POSTED: 07:52 p.m. HST, Feb 25, 2013
LAST UPDATED: 07:03 a.m. HST, Feb 26, 2013
The state Department of Public Safety has established a Nixle account that will allow information about prison escapes and other events to be distributed to Hawaii residents in a timely fashion.
Nixle’s technology allows for a message to be broadcast as an email or text message to anyone with an email account, smart phone or both who wants to subscribe to messages being sent out through an agency or other entity. The service is used by a growing number of law enforcement, emergency management and other agencies that want to communicate quickly with a large number of people.
Public Safety’s decision to use Nixle was spurred in part by last Thursday morning’s escape by accused murderer Teddy Munet, who escaped from corrections officers as he was stepping off a van at Honolulu Circuit Court. Munet was scheduled to appear in court that morning. He was located about 11.5 hours later about eight blocks away.
Some questioned why neighbors in the surrounding Kakaako community were not notified earlier and Public Safety Director Ted Sakai acknowledged that a better communication system is necessary.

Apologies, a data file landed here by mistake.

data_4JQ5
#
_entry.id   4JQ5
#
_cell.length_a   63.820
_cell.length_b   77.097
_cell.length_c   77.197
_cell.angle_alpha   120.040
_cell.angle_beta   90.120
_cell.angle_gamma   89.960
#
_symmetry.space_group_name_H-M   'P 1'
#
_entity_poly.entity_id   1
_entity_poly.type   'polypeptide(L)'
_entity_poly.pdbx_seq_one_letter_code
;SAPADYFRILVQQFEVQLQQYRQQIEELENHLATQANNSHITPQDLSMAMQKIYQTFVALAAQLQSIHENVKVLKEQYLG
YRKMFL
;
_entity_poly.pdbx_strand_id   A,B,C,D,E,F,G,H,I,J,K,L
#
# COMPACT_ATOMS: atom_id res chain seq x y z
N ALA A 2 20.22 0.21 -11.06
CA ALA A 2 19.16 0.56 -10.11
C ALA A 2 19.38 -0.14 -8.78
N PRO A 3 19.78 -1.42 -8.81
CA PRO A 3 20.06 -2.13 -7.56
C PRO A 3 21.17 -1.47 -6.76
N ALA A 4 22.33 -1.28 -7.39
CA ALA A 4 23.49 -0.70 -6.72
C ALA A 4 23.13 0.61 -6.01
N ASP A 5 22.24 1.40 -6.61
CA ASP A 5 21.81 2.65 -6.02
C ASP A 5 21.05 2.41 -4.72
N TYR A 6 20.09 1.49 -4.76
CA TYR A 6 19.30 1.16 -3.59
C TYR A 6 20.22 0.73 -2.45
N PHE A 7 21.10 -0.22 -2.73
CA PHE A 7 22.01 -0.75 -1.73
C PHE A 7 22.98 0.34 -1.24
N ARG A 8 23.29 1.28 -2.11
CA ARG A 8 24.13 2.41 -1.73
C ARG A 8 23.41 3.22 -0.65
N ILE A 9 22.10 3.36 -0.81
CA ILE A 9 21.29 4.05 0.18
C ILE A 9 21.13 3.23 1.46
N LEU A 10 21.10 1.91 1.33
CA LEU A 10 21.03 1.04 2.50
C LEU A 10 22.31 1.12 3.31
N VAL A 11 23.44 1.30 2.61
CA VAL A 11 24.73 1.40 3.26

Toni Schwartz, DPS public information director, said using a public alert system was something already in the works but moved up her priority list following Munet’s escape.
While the account is up, she and Sakai are still working out the details of what information should be sent out, Schwartz said. “We want to keep in mind what the community will be interested in and we don’t want to flood them with too much,” she said.
There will be alert, advisory and community level messages, Schwartz said.
Alert messages will be used for critical situations such as escapes or manhunts involving sheriffs, she said. Advisory messages would apply to those within a specific community and interested in narrower interests such as when OCCC visitations are cancelled, she said. Community messages would be those geared for a broader audience such as notification of a public hearing, she said.
“Things like escapes and visitation cancellations affect a large group of people,” Schwartz said, urging Hawaii residents to sign on. “We want to get people alerts fast.”
Signing up for Nixle is free to the public. To set up an account and to subscribe, go to nixle.com.